1. Anonymous says:

          Hi ExpatInBG

          An interesting idea, taking out a sort of call option on the possiblity of a DMark phoenix rising from a possible Euro ashes. On the lines of those who wanted their Euro notes to have an X on them..

          It makes me wonder how high a new DMark would go? One thing we can be sure of if it was a record in the charts Billboard would be putting a bullet next to it!

          There were signs in the week of strains at the Swiss National Bank and if we had a DMark I would say that the Bundesbank would have them but times ten.

          1. Anonymous says:

            It’s risk avoidence. It avoids the opposite risk, that a periphery currency sinks. Cypriot banks froze customer funds. I suspect a German bank freeze would cause a political earthquake in Berlin, ending careers.

            How high would a new DMark go ? And another question, could a hard, low inflation, debauchery free DMark usurp the dollar’s reserve currency status ?

  2. forbin says:

    Hello Shaun,

    “safe” is a comparative word ….. with global market Hot Money being able to transfer in nano seconds its a wonder we don’t have tsunamis of money movements!

    best safe port ?

    on the inflation front I finally got to compare my online shopping food bills …

    for the same 46 items I saw and increase of 28% over 4.75 years. thats 5.98% pa.

    Start date June 2009 and end date today March 2014.

    did anything actually go down in prices? loos rolls, nacho kits and flour tortillas !

    household went up the most , bleach, tissues

    now to check gas , electric and water …. and wages ofcourse


    PS: yes I did forget the popcorn….. Duh!

    1. Anonymous says:

      Hi Forbin

      I agree about the word safe as it is a bit like many things in the world of physics open to continual reinterpretation. Definitely one for my financial lexicon for these times.

      On the inflation front I have found the essentials index again by Tim Worstall. If we take 2002=100 then he has CPI rising to 132 at the end of 2012 but his essentials index had risen to 169.

      Putting it another way real wages deflated by the essentials index were in 2012 only 80% of those in 2002. Chilling isn’t it?

      1. therrawbuzzin says:

        Try the same calculation but use the benefits index (benefits pay ONLY for essentials and there is no slack) instead of wages.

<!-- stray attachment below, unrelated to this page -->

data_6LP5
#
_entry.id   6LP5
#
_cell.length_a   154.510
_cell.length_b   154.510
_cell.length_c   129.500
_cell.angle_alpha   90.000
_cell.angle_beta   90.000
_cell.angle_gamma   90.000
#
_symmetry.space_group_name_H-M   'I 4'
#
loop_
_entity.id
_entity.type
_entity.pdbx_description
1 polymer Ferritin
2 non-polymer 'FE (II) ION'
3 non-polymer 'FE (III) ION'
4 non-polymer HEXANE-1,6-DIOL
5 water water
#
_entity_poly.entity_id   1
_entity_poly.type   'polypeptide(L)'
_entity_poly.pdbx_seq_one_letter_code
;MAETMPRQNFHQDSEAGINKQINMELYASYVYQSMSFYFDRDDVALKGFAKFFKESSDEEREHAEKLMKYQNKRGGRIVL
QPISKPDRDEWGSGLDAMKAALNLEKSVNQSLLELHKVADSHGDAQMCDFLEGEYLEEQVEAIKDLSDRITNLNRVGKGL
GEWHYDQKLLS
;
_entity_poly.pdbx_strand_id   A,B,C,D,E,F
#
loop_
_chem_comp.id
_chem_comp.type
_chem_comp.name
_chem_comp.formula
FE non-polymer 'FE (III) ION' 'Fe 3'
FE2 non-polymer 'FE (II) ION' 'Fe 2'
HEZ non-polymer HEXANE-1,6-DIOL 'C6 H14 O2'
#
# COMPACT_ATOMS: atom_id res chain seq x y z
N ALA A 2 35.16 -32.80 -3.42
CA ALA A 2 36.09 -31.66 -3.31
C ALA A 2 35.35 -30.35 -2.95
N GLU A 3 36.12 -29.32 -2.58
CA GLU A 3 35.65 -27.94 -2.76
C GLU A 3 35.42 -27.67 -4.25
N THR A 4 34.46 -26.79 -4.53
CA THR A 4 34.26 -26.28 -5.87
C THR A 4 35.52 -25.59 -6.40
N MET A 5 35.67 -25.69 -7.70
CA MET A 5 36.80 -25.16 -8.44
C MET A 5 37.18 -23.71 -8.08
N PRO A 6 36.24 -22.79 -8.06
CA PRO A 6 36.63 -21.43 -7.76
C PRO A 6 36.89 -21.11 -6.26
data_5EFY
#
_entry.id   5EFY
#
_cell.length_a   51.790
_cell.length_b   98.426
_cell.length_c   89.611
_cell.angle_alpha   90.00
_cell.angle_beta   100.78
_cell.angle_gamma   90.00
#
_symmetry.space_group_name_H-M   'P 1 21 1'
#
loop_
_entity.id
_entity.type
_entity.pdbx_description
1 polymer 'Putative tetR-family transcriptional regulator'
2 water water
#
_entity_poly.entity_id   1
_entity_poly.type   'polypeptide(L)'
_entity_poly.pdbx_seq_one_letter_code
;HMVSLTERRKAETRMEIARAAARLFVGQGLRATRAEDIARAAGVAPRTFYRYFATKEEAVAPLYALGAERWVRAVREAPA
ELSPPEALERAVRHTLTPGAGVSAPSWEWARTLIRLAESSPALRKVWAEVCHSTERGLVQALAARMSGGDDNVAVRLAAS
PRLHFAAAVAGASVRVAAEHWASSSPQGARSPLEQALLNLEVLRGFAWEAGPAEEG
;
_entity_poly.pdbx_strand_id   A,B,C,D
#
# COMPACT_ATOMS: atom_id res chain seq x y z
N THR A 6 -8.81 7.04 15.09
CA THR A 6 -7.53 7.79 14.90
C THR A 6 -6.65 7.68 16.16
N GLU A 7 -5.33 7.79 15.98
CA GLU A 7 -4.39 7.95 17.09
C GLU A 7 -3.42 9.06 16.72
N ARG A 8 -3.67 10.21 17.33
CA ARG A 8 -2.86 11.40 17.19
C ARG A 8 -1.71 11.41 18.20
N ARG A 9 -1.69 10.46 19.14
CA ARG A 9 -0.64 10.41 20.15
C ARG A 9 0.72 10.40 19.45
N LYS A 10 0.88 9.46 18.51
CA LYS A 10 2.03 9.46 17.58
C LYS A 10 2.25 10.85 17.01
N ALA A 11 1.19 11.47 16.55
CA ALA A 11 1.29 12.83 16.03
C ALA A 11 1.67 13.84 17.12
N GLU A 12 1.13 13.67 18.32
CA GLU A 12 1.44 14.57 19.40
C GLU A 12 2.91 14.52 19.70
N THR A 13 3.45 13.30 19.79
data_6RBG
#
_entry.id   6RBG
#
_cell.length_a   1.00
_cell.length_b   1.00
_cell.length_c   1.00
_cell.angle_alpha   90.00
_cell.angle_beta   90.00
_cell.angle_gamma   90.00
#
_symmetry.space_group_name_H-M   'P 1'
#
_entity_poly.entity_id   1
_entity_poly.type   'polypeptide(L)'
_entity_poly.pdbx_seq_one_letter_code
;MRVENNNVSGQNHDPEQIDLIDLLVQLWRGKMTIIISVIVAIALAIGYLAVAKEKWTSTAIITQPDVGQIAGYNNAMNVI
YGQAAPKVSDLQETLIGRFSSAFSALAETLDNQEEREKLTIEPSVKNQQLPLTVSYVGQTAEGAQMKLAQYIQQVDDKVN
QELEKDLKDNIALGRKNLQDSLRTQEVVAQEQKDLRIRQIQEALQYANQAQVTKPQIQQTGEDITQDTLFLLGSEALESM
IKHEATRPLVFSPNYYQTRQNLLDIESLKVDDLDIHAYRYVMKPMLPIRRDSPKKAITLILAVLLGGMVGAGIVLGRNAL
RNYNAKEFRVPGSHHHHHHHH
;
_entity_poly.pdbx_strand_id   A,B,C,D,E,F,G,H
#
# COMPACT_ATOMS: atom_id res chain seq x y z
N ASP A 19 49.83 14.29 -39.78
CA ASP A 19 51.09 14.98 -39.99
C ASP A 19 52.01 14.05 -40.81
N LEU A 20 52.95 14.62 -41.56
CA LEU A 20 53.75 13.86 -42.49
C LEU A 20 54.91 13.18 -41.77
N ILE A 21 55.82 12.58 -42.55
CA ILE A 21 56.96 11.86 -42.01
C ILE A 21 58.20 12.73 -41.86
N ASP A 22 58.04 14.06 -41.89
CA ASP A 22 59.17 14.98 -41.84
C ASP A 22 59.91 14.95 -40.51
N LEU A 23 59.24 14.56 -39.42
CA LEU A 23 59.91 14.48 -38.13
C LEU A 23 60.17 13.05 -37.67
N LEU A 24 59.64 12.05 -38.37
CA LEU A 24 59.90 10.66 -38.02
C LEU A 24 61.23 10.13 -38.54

3. Pavlaki says:

    Have you read Frances Coppola’s comments on the Euro project? Essentially saying that without fiscal and political union it is doomed and (as you have frequently pointed out) the Eurozone is diverging, not converging. Reports I have from Greece are horrendous and I will see first hand after Easter when I visit friends and relatives in Athens. All of this is brushed under the carpet by the forex markets who pin their faith on Draghis comments and his actions which, as you point out, are like those of an ersatz Bundesbank.

    1. Anonymous says:

      Hi Pavlaki

      Thanks for the mention of Frances’ article and to answer I have met her twice for coffee etc so was aware of her views although I have only just read that particular post. Actually on those grounds it was doomed from the beginning I think although I cannot type doomed without thinking of private Fraser from Dad’s Army….

      It is interesting to see a case based on broad money case which of course is the opposite right now of the narrow money arguments of Simon Ward.

  4. arrbee says:

    There was an article in Private Eye this week explaining where some of this UK investment may have originated


    1. Anonymous says:

      Thank you very much for the link, arrbee. I liked the conclusion: “Without policing the lawless company-incorporation business, for which
      there are no real plans, tomorrow’s Yanukovyches will still find a useful
      corporate haven in supposedly respectable Britain.” Bravo, Private Eye! Andrew Baldwin

    2. Rods says:

      Thank you for the link. I will send an email to my local MP with this link.

  5. Noo 2 Economics says:

    Are the UK Pound Sterling and the Euro safe havens in the currency wars?

    Yes for the moment, the UK is doing well comparatively:
    1. low inflation,

    2. strong(ish) growth,

    3. a fiscal position which is …er…good compared to most other advanced economies and
    4. an appreciating currency courtesy of the first 2 phenomena which reinforces falling inflation (although I expect it to start rising again later this year unless the GBP just keeps going up). What’s not to like for a foreign investor?

    The market sees (as I have) an improving periphery (notwithstanding their GDP’s are still shrinking – but not for much longer imo) whilst the core has stabilised (collectively) so lotsa money to be made in periphery markets and probably some to be made in core.